The new brass in Los Angeles has been aggressive in turning over its roster, eating significant cash in the process. Wilson’s $9.5MM salary joins the $10MM owed to Dan Haren and $32MM piece of Matt Kemp‘s contract as cash on the books for players who are no longer on the team’s roster.
The Angels have sent reliever Kevin Jepsen to the Rays in exchange for outfielder Matt Joyce, Tim Brown of Yahoo Sports reports on Twitter. The teams have already announced the move, making it official.
In adding Joyce, 30, the Halos have picked up a left-handed bat that has steadily delivered above-average offensive production. While Joyce’s offensive lines over the last three years (.243/.339/.410) have fallen well shy of the two that came before it (.265/.351/.478), he nevertheless is strong against righties.
It must be noted, however, that the Rays have done an excellent job of drastically limiting Joyce’s exposure to same-handed pitching, against whom he owns a lifetime .573 OPS. Joyce is entering his final year of arbitration eligibility, with MLBTR and Matt Swartz projecting a $4.9MM salary. For Los Angeles, he will presumably slot in both in the outfield and at DH, perhaps sharing time with the right-handed-hitting C.J. Cron.
As for the 30-year-old Jepsen, he bolsters the back of a pen that just learned it will be without Jake McGee for at least some time to start the season, with elbow surgery shelving the player who ended last year as the team’s closer. Jepsen tossed 65 innings of 2.63 ERA ball last year with 10.4 K/9 against 3.2 BB/9, by far his most productive season as a pro. His projected arbitration salary is $2.6MM, offering Tampa some savings against the Joyce contract, and he will be controllable for an additional year.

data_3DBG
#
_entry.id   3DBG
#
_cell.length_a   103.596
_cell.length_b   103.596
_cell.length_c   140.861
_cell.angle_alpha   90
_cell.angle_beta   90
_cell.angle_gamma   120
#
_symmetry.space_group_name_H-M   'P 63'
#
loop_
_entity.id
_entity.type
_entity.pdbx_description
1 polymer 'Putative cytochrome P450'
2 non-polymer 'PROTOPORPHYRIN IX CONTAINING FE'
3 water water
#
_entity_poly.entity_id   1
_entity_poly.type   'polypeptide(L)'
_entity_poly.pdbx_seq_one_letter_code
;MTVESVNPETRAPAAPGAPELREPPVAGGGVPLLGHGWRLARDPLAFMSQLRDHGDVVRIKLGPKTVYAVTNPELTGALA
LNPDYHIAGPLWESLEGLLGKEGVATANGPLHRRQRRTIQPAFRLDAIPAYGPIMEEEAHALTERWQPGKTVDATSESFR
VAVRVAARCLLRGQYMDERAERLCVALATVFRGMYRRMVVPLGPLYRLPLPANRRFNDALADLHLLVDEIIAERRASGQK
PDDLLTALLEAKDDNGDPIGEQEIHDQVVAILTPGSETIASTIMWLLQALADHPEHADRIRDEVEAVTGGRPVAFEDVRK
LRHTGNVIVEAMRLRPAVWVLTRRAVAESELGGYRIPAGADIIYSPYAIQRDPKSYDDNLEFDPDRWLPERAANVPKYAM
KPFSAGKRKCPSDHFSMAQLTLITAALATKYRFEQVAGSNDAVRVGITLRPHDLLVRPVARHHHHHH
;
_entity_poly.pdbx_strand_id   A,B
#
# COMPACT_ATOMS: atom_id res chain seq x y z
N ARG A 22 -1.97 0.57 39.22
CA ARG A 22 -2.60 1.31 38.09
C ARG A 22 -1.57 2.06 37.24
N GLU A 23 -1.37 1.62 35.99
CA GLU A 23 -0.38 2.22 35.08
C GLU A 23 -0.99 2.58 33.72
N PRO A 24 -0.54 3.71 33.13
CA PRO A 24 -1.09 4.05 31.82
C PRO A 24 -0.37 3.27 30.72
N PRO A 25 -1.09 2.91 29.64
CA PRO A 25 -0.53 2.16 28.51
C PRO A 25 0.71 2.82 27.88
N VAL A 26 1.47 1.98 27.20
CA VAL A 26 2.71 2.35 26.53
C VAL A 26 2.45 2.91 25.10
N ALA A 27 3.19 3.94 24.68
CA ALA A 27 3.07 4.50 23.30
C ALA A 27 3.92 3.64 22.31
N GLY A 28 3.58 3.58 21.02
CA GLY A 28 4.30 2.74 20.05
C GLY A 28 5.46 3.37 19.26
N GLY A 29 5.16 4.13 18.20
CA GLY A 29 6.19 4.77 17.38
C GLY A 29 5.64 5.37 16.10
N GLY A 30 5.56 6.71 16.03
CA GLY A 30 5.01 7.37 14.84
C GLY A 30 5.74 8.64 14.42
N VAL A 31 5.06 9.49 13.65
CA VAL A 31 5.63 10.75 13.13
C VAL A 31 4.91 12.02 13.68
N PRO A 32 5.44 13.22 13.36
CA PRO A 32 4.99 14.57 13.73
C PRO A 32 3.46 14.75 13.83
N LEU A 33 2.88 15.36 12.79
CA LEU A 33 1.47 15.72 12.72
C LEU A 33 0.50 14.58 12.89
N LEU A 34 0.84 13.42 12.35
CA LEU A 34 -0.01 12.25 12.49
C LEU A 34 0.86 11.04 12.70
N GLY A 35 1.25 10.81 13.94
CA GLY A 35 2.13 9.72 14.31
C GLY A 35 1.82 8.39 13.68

1:17pm: Descalso will receive a $3.6MM guarantee, agent Steve Cantor tells ESPN.com’s Jerry Crasnick (Twitter link). He will earn $1.5MM this year and $2.1MM next, per SB Nation’s Chris Cotillo (via Twitter). Each contract year also includes up to $500K in attainable incentives.
1:07pm: The Rockies have signed utility infielder Daniel Descalso to a two-year deal, the club announced. Descalso, 28, was non-tendered by the Cardinals earlier in the offseason; he had been projected by MLBTR/Matt Swartz to earn $1.4MM.
Though he has spent most of his time at third and second, Descalso has played over 100 games at short as well. And his left-handed bat also increases his versatility for a club like Colorado, which fields three right-handed-hitting infielders at those positions.
On the other hand, defensive metrics have never been in love with his glove, especially at short. And Descalso owns a lifetime .243/.313/.341 slash over parts of five seasons. He has never finished a campaign with an OPS+ of greater than 91 or lower than 72, and he has settled right in the middle of that range in each of the last two years.